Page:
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PREFACE TO VOLUME I - Herbert Spencer, The Principles of Ethics, vol. 1 
The Principles of Ethics, introduction by Tibor R. Machan (Indianapolis: LibertyClassics, 1978). Vol. 1.
Part of: The Principles of Ethics, 2 vols.
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PREFACE TO VOLUME I
Misapprehensions would probably arise in the absence of explanations respecting the order in which the several parts of The Principles of Ethics have been, and are to be, published; for the production of the work, and its appearance in print, have proceeded in an unusual manner.
As explained in the original preface fixed to Part I (which is reproduced on the pages which follow), that part was written, and issued by itself in 1879, under the impression that ill health might wholly prevent me from treating the subject of ethics, if I waited till it was reached in the prescribed course of my work. More than ten years followed, partly occupied in further elaboration of The Principles of Sociology, and partly passed in a state of prostration which prevented all serious work. Along with partial recovery there came the decision to write at once the most important of the further divisions of The Principles of Ethics–Part IV: Justice. This was issued separately in June 1891. As stated in the preface to it, I proposed thereafter to write, if possible, Parts II and III, completing the first volume. This purpose has fortunately now been compassed; and Parts II and III are herewith issued in conjunction with Part I, as proposed in the original program.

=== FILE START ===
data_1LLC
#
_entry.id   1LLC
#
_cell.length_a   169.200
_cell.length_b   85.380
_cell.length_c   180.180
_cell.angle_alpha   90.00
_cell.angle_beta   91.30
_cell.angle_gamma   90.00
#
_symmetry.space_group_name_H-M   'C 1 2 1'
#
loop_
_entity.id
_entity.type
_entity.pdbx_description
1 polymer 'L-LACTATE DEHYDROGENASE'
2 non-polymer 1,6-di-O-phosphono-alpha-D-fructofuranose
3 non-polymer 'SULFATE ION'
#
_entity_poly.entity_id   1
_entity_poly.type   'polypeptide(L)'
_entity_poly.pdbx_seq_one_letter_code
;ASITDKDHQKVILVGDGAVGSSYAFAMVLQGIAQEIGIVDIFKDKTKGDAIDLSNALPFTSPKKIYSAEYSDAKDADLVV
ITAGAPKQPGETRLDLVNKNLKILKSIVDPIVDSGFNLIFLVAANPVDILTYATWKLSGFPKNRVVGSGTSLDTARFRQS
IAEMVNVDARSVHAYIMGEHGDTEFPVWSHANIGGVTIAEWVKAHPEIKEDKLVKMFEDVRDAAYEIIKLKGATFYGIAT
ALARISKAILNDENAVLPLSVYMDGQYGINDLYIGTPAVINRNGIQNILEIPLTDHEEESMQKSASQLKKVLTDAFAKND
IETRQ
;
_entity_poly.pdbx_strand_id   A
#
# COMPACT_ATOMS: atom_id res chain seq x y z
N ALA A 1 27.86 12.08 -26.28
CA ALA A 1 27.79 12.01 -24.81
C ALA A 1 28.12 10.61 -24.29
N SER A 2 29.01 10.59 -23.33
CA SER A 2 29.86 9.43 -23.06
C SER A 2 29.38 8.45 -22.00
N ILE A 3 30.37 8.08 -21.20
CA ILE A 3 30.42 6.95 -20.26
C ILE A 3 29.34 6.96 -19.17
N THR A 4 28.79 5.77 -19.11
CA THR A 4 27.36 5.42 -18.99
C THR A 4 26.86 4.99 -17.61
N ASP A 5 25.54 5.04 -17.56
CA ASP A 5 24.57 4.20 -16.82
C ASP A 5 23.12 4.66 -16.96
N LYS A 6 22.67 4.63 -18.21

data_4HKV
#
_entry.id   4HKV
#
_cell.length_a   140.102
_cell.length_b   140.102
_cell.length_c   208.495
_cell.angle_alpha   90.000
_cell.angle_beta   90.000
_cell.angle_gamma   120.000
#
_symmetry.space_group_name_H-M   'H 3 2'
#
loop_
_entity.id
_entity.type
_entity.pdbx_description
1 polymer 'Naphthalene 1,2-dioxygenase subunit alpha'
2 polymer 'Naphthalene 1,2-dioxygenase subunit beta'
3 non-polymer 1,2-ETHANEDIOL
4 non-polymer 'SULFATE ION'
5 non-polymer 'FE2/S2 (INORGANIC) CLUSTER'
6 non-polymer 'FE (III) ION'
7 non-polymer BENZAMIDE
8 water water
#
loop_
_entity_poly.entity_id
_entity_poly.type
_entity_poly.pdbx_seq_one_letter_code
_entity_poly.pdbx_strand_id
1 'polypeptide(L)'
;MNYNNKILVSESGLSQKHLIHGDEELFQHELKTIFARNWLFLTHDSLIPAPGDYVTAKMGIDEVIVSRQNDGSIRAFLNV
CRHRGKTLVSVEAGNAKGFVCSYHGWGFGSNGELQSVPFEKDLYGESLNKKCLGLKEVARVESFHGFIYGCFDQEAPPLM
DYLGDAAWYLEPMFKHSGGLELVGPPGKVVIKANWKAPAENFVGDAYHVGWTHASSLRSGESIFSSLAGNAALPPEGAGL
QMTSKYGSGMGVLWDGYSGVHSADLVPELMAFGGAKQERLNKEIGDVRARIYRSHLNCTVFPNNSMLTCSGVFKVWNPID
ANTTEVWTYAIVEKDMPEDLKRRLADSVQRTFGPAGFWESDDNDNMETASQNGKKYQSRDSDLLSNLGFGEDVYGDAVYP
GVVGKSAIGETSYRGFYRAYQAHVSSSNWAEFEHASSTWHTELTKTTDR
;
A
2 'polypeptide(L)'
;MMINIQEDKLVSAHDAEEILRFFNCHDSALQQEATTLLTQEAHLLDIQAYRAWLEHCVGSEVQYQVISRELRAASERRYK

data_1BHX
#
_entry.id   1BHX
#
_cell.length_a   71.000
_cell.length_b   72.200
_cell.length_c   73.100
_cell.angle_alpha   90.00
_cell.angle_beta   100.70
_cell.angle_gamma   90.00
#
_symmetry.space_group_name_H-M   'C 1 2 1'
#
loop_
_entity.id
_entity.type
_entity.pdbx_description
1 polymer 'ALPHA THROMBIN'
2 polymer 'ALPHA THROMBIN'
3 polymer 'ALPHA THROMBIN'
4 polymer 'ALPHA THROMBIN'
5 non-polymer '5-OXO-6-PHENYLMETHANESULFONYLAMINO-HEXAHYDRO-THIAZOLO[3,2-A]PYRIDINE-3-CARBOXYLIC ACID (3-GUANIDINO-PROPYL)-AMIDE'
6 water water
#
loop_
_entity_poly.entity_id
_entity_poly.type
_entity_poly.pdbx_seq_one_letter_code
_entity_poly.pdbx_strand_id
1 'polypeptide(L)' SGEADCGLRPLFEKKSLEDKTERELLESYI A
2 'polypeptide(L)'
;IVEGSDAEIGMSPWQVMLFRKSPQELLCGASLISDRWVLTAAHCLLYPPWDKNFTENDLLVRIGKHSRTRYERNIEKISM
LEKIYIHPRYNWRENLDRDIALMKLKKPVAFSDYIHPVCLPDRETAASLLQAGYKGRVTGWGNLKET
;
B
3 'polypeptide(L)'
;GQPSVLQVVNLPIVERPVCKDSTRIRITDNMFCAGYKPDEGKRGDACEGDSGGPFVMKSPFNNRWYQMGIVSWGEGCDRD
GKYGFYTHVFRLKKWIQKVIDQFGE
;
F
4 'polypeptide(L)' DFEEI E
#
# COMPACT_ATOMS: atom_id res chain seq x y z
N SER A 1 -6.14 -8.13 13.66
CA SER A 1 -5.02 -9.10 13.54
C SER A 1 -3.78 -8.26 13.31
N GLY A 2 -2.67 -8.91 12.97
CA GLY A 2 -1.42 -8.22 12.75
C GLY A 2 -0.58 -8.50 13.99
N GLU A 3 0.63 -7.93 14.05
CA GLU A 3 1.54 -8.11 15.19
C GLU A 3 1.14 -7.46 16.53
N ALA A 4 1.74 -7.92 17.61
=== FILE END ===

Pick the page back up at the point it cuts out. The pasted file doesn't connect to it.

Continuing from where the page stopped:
One object I have in describing this irregular course of publication, is the excuse it affords for some small repetitions, and perhaps minor incongruities, which I suspect exist. The endeavor to make certain of the divisions comprehensible by themselves, has prompted inclusion in them of explanations belonging to other divisions, which publication of the work as a whole would have rendered superfluous.
There have still to be written and published the concluding parts of the second volume: Part V, “The Ethics of Social Life–Negative Beneficence”; and Part VI, “The Ethics of Social Life–Positive Beneficence.” The writing of these parts I hope to complete before ability ends: being especially anxious to do this because, in the absence of them, the divisions at present published will leave, on nearly all minds, a very erroneous impression respecting the general tone of evolutionary ethics. In its full scope, the moral system to be set forth unites sternness with kindness; but thus far attention has been drawn almost wholly to the sternness. Extreme misapprehensions and gross misstatements have hence resulted.